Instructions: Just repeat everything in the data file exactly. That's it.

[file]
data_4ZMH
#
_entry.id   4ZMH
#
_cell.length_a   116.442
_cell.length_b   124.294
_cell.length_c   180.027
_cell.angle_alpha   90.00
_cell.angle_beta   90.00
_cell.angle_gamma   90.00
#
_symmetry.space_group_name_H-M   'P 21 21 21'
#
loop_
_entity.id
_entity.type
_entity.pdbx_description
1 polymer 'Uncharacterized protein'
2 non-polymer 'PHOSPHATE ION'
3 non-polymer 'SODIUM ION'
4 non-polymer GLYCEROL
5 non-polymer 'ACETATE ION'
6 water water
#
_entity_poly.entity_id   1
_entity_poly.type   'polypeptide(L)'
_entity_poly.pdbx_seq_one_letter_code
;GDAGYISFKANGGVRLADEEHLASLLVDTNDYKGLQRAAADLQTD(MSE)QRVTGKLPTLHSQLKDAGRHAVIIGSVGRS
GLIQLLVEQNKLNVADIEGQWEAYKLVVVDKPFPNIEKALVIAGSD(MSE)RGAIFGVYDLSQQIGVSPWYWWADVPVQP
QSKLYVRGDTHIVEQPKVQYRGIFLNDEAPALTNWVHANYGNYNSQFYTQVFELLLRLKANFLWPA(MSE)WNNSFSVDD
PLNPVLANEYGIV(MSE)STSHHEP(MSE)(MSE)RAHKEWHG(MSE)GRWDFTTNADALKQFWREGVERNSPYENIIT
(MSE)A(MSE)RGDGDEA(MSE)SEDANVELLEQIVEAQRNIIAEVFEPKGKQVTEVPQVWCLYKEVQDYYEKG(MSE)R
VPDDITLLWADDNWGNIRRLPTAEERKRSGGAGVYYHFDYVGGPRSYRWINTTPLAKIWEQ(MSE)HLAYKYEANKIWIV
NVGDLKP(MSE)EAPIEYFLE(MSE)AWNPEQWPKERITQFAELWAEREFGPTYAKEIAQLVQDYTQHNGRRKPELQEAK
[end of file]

data_4ZMH
#
_entry.id   4ZMH
#
_cell.length_a   116.442
_cell.length_b   124.294
_cell.length_c   180.027
_cell.angle_alpha   90.00
_cell.angle_beta   90.00
_cell.angle_gamma   90.00
#
_symmetry.space_group_name_H-M   'P 21 21 21'
#
loop_
_entity.id
_entity.type
_entity.pdbx_description
1 polymer 'Uncharacterized protein'
2 non-polymer 'PHOSPHATE ION'
3 non-polymer 'SODIUM ION'
4 non-polymer GLYCEROL
5 non-polymer 'ACETATE ION'
6 water water
#
_entity_poly.entity_id   1
_entity_poly.type   'polypeptide(L)'
_entity_poly.pdbx_seq_one_letter_code
;GDAGYISFKANGGVRLADEEHLASLLVDTNDYKGLQRAAADLQTD(MSE)QRVTGKLPTLHSQLKDAGRHAVIIGSVGRS
GLIQLLVEQNKLNVADIEGQWEAYKLVVVDKPFPNIEKALVIAGSD(MSE)RGAIFGVYDLSQQIGVSPWYWWADVPVQP
QSKLYVRGDTHIVEQPKVQYRGIFLNDEAPALTNWVHANYGNYNSQFYTQVFELLLRLKANFLWPA(MSE)WNNSFSVDD
PLNPVLANEYGIV(MSE)STSHHEP(MSE)(MSE)RAHKEWHG(MSE)GRWDFTTNADALKQFWREGVERNSPYENIIT
(MSE)A(MSE)RGDGDEA(MSE)SEDANVELLEQIVEAQRNIIAEVFEPKGKQVTEVPQVWCLYKEVQDYYEKG(MSE)R
VPDDITLLWADDNWGNIRRLPTAEERKRSGGAGVYYHFDYVGGPRSYRWINTTPLAKIWEQ(MSE)HLAYKYEANKIWIV
NVGDLKP(MSE)EAPIEYFLE(MSE)AWNPEQWPKERITQFAELWAEREFGPTYAKEIAQLVQDYTQHNGRRKPELQEAK